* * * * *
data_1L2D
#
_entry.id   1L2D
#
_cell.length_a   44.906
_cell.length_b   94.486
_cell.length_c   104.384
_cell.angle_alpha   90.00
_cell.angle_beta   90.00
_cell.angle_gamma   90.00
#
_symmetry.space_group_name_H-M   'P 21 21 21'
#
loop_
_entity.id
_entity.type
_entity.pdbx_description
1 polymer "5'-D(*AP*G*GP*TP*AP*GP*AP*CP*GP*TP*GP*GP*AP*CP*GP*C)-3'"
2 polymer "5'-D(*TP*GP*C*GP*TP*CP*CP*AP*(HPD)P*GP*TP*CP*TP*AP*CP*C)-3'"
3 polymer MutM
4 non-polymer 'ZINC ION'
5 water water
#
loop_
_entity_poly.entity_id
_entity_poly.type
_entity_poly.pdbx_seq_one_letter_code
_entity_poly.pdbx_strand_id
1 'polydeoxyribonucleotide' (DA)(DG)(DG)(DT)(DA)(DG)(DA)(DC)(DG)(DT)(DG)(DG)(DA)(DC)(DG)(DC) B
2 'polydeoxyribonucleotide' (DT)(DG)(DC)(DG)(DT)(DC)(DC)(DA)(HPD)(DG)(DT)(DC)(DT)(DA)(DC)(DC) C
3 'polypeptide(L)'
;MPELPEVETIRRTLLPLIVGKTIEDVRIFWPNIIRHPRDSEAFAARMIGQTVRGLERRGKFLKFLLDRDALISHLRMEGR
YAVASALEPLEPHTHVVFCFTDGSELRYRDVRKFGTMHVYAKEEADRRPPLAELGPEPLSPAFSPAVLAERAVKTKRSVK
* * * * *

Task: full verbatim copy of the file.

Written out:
data_1L2D
#
_entry.id   1L2D
#
_cell.length_a   44.906
_cell.length_b   94.486
_cell.length_c   104.384
_cell.angle_alpha   90.00
_cell.angle_beta   90.00
_cell.angle_gamma   90.00
#
_symmetry.space_group_name_H-M   'P 21 21 21'
#
loop_
_entity.id
_entity.type
_entity.pdbx_description
1 polymer "5'-D(*AP*G*GP*TP*AP*GP*AP*CP*GP*TP*GP*GP*AP*CP*GP*C)-3'"
2 polymer "5'-D(*TP*GP*C*GP*TP*CP*CP*AP*(HPD)P*GP*TP*CP*TP*AP*CP*C)-3'"
3 polymer MutM
4 non-polymer 'ZINC ION'
5 water water
#
loop_
_entity_poly.entity_id
_entity_poly.type
_entity_poly.pdbx_seq_one_letter_code
_entity_poly.pdbx_strand_id
1 'polydeoxyribonucleotide' (DA)(DG)(DG)(DT)(DA)(DG)(DA)(DC)(DG)(DT)(DG)(DG)(DA)(DC)(DG)(DC) B
2 'polydeoxyribonucleotide' (DT)(DG)(DC)(DG)(DT)(DC)(DC)(DA)(HPD)(DG)(DT)(DC)(DT)(DA)(DC)(DC) C
3 'polypeptide(L)'
;MPELPEVETIRRTLLPLIVGKTIEDVRIFWPNIIRHPRDSEAFAARMIGQTVRGLERRGKFLKFLLDRDALISHLRMEGR
YAVASALEPLEPHTHVVFCFTDGSELRYRDVRKFGTMHVYAKEEADRRPPLAELGPEPLSPAFSPAVLAERAVKTKRSVK